They gave me three email options…. but i hate them ALL… is there something more.. i don’t know… less antiquated for email than squirrel or roundwhatever, and horde… i detest the looks of them and they’ve been incredibly difficult to use when trying to check my emails… :( And I personally think that melle@featheredruffles.com looks a lot more… stable and professional than just a free gmail account. (tho i did also snag up the yahoo and gmails associated with my business/blog name so that i don’t have to worry about someone potentially snagging them and attempting to hack my stuff. (which i know is remote, considering that i’m so small still.. but i’m stubborn and in this for the long haul so EVENTUALLY it will pay off and it WILL become a possibility that someone would want to hack me. LOL!

    anyway. to weed out my rambling… looking for an email platform OTHER than horde, roundcube or squirrel mail. they just aren’t user friendly OR attractive and easy to use/look at like gmail and/or yahoo.

    thanks for suggestions…


    • says

      Hi Melle –

      When you email Kim or I at our @everythingetsy.com email address, that goes to our gmail accounts. When I send an email from gmail, it rarely goes out showing an @gmail.com address. Instead, I select the address I want to send from (I have one for every website and one from my internet provider) In other words, just because you’re using gmail (or Yahoo!, or Outlook.com, etc.) doesn’t mean you have to use that address for your emails. You just have to set-up the account to send and receive for your other accounts by using the correct server settings and passwords.

      I would google something like this: “How to set-up my website email in gmail” YouTube search might be better so you can get a video. It’s not hard but does involve quite a few little steps.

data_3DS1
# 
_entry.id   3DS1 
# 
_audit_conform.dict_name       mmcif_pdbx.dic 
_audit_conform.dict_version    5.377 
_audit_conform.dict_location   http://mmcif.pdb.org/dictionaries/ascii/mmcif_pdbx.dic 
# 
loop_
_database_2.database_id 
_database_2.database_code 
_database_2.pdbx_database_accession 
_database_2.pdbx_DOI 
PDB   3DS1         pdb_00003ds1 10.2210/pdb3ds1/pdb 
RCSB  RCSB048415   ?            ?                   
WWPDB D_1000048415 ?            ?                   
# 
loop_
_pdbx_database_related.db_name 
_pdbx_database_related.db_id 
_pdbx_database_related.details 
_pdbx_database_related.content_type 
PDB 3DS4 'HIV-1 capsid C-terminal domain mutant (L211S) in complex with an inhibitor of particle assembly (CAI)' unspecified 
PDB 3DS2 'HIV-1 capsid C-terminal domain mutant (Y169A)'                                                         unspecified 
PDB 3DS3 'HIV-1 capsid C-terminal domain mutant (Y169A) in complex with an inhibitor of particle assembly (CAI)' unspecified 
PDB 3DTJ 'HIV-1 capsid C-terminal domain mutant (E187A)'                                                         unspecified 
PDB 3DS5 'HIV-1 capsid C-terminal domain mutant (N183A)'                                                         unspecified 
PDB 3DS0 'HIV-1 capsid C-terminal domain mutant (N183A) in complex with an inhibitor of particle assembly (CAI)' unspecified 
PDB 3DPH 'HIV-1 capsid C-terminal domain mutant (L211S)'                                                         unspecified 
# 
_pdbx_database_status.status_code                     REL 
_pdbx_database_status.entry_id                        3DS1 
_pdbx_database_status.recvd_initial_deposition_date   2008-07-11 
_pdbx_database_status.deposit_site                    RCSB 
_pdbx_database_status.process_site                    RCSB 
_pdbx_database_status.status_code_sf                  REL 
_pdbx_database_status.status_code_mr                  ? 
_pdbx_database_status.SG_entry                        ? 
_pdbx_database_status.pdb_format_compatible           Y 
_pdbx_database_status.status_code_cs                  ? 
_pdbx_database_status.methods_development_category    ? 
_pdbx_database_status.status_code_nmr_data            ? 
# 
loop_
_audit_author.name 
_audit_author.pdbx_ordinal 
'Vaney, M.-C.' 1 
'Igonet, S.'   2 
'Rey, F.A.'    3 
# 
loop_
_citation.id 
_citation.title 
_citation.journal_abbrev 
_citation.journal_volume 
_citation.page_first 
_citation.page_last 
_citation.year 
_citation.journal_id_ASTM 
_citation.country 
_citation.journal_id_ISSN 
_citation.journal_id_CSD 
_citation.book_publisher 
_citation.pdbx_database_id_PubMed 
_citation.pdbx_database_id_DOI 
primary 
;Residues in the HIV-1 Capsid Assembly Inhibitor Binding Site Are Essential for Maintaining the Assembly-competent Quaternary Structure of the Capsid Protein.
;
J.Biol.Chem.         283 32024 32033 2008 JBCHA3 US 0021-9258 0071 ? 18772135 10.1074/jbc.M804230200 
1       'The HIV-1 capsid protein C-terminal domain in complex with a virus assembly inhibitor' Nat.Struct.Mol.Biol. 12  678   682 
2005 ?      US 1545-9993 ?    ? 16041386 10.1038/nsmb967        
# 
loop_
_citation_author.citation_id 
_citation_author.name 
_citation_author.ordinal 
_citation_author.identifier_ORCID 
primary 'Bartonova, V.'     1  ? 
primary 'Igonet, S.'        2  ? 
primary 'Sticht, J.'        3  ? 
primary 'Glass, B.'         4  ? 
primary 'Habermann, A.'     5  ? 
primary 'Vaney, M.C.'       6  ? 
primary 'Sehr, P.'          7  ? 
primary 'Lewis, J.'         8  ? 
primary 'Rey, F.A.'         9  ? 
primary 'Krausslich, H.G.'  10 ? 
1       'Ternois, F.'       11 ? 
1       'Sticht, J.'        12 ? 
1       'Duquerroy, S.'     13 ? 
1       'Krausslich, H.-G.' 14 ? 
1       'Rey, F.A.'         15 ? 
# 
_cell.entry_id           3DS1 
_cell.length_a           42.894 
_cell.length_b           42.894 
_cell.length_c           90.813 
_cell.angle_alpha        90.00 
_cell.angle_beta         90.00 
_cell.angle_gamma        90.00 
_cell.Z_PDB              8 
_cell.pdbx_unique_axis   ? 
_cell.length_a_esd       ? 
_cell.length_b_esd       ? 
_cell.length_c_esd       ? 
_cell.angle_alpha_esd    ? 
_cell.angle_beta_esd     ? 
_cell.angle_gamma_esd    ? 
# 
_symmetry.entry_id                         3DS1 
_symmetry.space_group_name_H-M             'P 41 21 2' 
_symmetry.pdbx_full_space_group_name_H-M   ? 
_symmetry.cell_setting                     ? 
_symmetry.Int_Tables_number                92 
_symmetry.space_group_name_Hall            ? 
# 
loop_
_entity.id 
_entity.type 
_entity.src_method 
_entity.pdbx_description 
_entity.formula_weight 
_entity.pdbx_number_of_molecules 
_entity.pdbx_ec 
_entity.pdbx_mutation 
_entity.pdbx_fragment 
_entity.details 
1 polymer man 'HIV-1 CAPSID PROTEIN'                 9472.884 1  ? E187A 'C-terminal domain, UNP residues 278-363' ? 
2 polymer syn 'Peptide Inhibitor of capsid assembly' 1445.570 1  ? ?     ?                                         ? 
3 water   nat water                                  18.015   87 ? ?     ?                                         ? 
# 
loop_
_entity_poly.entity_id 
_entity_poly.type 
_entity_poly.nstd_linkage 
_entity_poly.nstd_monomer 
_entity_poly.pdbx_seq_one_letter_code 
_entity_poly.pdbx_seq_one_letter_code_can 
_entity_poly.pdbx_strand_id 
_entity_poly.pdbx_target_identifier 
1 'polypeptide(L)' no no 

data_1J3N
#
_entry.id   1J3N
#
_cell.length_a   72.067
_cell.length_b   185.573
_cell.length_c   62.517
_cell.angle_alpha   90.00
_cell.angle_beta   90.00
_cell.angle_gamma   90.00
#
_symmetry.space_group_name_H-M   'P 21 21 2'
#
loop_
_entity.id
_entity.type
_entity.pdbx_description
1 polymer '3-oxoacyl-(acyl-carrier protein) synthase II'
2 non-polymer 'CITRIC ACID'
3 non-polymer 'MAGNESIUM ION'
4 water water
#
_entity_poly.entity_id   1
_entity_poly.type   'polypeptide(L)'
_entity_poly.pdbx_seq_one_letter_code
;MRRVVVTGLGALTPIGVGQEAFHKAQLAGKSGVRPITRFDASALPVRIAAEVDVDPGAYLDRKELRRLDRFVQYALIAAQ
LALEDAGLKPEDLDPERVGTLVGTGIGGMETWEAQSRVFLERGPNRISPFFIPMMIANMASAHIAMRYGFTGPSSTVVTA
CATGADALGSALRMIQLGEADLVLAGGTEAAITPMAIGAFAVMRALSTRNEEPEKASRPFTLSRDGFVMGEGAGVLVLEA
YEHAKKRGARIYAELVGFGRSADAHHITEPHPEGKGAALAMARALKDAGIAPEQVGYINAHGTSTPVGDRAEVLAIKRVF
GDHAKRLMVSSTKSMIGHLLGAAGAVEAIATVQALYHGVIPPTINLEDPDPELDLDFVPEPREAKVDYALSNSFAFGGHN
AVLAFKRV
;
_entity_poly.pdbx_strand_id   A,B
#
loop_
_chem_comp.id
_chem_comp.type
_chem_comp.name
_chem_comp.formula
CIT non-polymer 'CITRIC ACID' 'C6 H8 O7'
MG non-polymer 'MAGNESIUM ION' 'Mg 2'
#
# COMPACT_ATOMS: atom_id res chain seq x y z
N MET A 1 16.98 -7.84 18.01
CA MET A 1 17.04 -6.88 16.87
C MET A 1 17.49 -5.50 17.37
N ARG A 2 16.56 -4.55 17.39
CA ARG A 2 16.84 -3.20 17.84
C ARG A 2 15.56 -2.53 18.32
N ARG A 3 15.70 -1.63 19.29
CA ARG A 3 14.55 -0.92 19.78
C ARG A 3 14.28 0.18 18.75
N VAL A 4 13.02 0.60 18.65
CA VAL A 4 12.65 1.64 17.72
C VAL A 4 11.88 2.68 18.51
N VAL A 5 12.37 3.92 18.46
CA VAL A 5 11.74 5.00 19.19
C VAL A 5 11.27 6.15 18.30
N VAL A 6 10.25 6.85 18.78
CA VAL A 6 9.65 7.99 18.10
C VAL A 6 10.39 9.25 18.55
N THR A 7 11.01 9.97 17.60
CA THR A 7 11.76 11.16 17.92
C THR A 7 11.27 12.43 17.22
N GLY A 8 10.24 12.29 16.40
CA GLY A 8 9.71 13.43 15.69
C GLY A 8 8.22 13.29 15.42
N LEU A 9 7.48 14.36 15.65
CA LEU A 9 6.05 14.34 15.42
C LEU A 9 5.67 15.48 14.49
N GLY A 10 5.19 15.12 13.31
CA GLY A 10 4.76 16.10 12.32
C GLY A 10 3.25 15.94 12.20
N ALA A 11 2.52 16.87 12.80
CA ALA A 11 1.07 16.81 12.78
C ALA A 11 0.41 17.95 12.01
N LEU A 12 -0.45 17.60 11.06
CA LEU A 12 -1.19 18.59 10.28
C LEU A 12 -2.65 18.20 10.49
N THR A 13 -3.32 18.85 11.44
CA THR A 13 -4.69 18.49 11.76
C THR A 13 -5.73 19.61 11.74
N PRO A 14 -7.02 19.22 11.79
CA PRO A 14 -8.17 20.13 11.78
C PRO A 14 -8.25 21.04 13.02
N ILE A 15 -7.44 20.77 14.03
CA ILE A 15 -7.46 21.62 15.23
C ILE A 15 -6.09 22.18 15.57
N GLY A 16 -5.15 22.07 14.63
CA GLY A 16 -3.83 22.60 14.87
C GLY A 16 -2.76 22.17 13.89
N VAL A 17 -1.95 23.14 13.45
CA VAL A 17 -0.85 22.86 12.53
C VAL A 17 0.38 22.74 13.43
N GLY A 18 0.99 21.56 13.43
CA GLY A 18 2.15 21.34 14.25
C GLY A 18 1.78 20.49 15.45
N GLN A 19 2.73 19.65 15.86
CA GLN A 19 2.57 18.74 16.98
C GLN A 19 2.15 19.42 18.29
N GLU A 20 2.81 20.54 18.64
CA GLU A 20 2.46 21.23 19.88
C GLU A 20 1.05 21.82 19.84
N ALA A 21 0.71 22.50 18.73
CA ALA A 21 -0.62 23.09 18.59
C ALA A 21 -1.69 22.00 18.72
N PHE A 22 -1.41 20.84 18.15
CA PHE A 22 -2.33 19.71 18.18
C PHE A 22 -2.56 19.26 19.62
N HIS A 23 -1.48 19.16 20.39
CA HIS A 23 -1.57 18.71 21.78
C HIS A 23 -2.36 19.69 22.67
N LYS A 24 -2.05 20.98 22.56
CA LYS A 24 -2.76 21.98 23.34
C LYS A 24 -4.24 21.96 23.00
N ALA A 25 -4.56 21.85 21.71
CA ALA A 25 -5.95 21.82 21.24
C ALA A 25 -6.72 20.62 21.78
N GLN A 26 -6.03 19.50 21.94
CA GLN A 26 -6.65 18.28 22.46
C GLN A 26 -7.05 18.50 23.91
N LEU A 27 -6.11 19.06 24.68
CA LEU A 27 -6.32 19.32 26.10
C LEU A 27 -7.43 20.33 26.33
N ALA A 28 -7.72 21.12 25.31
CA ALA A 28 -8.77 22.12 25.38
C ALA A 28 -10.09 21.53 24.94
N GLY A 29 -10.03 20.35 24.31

4. says

    definitely something to consider and something i’ve thought of, although a bit daunting. as a WAHM, i find it a lot of work already to try to just maintain and Etsy shop and FB page.

  5. says

    I really appreciate your advice and have had a look at HostGator, i must admit it looks a little scary, i am not a very confidant person on the net,but will have another look,
    Thanks so much,

  6. says

    Hi great advise. Like you said, your own site needed be a a stand alone site. A blog is a good start. I would also recommend http://BlueHost.com . It offers great built support for WordPress and well as shopping carts, galleries and more.

    A self hosted WordPress blog becomes as easy as Blogger with no FTP or CSS info needed.

  7. Jodi Ellis says

    Hi, I have enjoyed your post as I am just about to start with Etsy. I do have a domain name but have done nothing with it yet but the plan is forming!

    In reading your page I am wondering what font was used to write the line that reads
    “Why Etsy Sellers Should Have Their Own Website”? I love that font, if you don’t mind sharing the name. I would appreciate it!

    Thanks and have a great day,